What Do Your Customers Do?


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As sales professionals, we’re supposed to really understand our customers-their markets, industries, businesses, functions–and their jobs. It’s critical in engaging them in discussions about the things the care about. It’s critical to be able to relate to them on their terms so we are credible and can build a trusted relationship.

So it’s easy to say that. If we’re lucky, marketing has provided us a lot of content and tools to help us better understand. We may have training on the industries and markets. We may have various “personas” that help us understand the roles of the people we call on.

But in reality, we struggle to relate. We can read about “CFO’s”, if those are our target customers. We can get a lot of data about them, even the LinkedIn profile of a specific individual. But unless we’ve been a CFO, it’s really difficult to “understand” them, to “know” what they worry about, how they think, how best to engage and connect with them.

Unless we’ve walked in our customers’ shoes, it’s really difficult to understand what they really do, how they think, what the work of a CFO, VP of Manufacturing, or whoever it is, is really about.

So how do we fix this? We can’t go out and be a CFO for a few years, or a VP of Manufacturing, or a VP of Human Resources, or whatever it might be. Without actually doing the job, how do we better understand what our customers do?

It’s actually not that hard–I’m amazed at how few people do this. But virtually every company has the people doing similar jobs to those our customers do. Or we have friends who do the jobs our customers do.

Your company has a CFO. If you make products, you have a VP of Engineering/Development, a VP of Manufacturing, and so forth. They face similar challenges to those our customers face. How they spend their days is not dissimilar to our customers. The things that worry them are pretty similar. They get sales people calling them every day, they have opinions about why they see sales people, what they want to hear.

So if we really want to find our what our customers do, if we want to try to walk in their shoes, make an appointment with the person who has the same title or holds a similar job in your company.

Ask the 1o,ooo questions you always wanted to ask a customer but were afraid to? Ask them the silly questions:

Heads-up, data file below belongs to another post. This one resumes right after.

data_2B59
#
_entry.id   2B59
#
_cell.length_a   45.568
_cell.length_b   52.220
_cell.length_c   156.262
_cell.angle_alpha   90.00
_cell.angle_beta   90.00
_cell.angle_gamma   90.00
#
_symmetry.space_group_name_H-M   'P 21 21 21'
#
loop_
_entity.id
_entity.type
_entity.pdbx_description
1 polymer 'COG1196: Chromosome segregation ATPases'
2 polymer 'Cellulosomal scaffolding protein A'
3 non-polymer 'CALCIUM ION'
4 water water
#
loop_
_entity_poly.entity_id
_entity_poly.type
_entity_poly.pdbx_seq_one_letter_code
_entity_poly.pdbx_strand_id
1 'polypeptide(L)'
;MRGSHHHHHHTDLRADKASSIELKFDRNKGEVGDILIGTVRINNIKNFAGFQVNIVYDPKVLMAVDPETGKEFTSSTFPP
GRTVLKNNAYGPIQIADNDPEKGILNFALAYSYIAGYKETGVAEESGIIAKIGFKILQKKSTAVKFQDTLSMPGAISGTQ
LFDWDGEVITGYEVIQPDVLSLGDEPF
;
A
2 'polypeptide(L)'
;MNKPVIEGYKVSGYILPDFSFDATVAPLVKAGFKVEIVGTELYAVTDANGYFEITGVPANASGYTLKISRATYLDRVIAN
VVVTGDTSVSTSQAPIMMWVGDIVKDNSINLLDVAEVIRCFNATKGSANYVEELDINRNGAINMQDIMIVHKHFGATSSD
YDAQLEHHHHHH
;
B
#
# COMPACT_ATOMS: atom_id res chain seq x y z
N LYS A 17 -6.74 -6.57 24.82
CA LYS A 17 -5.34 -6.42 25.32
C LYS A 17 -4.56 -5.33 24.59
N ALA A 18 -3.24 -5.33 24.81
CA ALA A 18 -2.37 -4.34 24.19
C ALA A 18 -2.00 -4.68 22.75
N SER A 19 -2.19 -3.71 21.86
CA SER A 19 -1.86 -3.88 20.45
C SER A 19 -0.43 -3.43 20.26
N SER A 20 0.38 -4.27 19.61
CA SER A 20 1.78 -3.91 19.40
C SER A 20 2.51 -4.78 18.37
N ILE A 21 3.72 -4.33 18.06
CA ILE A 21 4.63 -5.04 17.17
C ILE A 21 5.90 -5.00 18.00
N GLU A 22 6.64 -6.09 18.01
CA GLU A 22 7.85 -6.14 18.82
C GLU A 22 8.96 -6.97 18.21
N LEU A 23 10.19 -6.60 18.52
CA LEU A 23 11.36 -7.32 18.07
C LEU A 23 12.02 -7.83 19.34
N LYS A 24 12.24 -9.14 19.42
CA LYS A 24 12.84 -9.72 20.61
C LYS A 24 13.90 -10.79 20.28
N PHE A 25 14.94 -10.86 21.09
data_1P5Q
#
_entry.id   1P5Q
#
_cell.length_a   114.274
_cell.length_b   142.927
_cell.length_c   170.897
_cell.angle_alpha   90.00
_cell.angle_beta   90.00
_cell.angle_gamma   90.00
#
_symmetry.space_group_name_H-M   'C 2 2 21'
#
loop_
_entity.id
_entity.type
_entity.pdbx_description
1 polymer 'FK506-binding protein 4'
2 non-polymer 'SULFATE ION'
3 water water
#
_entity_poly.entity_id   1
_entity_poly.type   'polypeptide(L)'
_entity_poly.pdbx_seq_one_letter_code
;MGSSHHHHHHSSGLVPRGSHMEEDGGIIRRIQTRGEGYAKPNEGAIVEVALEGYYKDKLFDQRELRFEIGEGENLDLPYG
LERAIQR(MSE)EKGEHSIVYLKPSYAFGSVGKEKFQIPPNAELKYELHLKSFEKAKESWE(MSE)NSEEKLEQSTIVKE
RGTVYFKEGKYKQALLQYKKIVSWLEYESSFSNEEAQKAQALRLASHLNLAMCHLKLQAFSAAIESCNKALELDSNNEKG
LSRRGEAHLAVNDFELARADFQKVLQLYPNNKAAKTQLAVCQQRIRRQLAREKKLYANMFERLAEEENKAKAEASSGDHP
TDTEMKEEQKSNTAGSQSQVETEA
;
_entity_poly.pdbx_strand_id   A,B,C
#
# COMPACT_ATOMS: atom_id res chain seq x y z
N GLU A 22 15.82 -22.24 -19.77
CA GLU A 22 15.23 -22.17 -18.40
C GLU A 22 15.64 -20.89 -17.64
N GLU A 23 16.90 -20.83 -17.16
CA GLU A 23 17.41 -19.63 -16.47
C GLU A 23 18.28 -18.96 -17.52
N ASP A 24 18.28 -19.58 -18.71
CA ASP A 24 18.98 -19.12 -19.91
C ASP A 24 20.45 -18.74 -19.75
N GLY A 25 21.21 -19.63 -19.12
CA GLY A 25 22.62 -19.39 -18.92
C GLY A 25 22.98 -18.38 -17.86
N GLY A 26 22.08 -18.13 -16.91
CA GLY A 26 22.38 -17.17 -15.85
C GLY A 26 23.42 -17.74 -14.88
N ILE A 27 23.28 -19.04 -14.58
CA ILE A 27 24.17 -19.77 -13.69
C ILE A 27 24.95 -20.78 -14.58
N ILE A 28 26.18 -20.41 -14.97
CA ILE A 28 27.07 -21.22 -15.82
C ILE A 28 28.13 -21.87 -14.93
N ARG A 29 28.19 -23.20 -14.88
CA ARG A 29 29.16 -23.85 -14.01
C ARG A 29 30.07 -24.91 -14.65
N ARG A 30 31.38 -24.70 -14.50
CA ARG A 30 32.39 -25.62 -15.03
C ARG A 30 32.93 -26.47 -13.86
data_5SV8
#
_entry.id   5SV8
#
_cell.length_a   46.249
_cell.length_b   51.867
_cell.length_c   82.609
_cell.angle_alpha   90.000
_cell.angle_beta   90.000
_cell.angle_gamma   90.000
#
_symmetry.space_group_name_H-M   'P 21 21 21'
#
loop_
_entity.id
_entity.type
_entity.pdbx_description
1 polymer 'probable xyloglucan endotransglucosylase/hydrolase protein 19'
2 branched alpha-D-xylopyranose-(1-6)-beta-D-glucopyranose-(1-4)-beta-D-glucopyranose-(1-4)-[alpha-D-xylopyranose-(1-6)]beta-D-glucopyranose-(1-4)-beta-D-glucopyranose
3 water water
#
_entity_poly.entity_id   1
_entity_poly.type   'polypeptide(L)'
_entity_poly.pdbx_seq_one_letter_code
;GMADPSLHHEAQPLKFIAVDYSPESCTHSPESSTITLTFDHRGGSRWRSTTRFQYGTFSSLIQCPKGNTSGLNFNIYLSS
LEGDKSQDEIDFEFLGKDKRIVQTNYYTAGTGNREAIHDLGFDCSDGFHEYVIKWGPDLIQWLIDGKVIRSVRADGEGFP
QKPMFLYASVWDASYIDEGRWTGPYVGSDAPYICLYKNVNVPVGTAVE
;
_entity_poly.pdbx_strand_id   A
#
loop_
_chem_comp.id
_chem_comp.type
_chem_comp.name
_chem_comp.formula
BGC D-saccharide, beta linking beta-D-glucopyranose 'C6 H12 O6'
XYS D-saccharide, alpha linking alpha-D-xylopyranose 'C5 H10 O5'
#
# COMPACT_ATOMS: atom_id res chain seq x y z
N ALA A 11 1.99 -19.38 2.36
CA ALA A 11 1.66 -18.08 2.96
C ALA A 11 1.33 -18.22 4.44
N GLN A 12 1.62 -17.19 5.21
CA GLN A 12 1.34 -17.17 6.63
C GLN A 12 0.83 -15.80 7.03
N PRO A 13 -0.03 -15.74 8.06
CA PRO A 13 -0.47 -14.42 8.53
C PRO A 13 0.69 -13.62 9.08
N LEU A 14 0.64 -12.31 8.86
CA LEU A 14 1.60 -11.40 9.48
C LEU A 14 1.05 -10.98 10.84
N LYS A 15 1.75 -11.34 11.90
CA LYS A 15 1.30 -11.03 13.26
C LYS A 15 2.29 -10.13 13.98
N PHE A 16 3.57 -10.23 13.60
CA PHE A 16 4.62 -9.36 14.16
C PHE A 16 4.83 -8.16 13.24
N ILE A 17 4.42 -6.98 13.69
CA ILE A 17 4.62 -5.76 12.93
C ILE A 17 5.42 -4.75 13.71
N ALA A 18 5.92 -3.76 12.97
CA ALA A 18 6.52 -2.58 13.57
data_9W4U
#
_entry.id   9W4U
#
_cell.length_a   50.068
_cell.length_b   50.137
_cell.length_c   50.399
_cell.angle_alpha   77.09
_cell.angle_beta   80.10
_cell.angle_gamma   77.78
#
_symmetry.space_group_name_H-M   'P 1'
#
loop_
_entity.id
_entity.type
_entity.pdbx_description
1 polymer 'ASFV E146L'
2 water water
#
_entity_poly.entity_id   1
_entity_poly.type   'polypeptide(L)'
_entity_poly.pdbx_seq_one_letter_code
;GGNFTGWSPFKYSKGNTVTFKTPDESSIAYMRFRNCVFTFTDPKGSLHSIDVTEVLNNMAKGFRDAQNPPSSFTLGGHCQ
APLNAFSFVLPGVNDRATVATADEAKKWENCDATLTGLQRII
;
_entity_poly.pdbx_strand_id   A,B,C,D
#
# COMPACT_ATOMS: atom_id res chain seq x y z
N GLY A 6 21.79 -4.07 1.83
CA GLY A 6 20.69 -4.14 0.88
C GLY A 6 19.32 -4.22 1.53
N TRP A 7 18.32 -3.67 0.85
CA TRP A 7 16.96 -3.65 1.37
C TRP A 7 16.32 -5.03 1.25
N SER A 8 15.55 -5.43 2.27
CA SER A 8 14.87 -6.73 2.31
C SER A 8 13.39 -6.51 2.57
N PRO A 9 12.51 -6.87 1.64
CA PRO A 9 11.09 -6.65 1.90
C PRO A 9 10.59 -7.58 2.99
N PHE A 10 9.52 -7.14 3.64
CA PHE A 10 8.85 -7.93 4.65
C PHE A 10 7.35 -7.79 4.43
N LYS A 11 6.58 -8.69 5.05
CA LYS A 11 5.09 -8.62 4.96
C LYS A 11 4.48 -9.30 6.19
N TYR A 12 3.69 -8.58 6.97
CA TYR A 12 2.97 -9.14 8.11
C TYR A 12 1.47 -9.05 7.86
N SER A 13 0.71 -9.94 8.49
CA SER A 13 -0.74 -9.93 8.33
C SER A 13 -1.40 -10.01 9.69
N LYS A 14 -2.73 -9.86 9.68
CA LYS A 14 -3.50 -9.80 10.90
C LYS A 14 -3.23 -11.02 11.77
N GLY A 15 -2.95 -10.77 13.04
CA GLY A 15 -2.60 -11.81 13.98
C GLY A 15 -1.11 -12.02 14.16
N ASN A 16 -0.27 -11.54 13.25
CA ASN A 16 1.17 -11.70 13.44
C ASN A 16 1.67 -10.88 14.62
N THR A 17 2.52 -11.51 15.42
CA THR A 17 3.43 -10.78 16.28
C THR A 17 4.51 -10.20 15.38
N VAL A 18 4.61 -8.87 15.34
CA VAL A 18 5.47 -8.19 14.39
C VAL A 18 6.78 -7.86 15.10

1. What does your typical day look like? How do you find yourself spending your time?
  2. How are you measured? How does that impact what you do?
  3. How do you set priorities for your function? How do you manage your team?
  4. What kinds of reports do you look at to know whether your team is doing what they should? Would you mind walking through one with me?
  5. What kinds of things do you talk about in your staff meetings? Do you mind if I sit in one sometime?
  6. What are the biggest difficulties you face in doing your job?
  7. What are the biggest issues you and people in your function face?
  8. What are your dreams? What are your goals?
  9. What keeps you awake at night?
  10. What do you read to keep updated with things going on in your function and industry? What blogs, what magazines? How do you keep informed and up to date?
  11. What’s your reaction to sales people who are trying to meet with you? How do you decide which sales people you will meet with, which you will push to someone else, and who you will ignore?
  12. What do you like to see a sales person talk about in meetings with you?
  13. What do you see sales people doing really badly when they meet with you?
  14. What did the best sales person you ever worked with do to earn your respect?
  15. What about gate keepers? (You may also want to talk to that person’s assistant and ask them similar questions.)
  16. How do you like to be sold to? How do you buy?
  17. When you decide to buy something, how do you really get the approval, how do you really get things done?
  18. How knowledgeable about your function do you expect sales people to do?

The list can go on and on—they’re busy people, so respect their time. But leverage these people in your company. They have a vested interest in your success–it keeps them working.

While every organization is a little different, and individuals are different, you would be amazed at how much your VP of Manufacturing can teach you about what VP’s of Manufacturing do. It will make you much more comfortable in your next customer meeting.

Talk to people who do the jobs similar to those your customers do. Learn from them, they’ll give you a glimpse into their jobs and lives. Later on, you can also talk to your customers about the very same thing.

Republished with author's permission from original post.

Dave Brock
Dave has spent his career developing high performance organizations. He worked in sales, marketing, and executive management capacities with IBM, Tektronix and Keithley Instruments. His consulting clients include companies in the semiconductor, aerospace, electronics, consumer products, computer, telecommunications, retailing, internet, software, professional and financial services industries.


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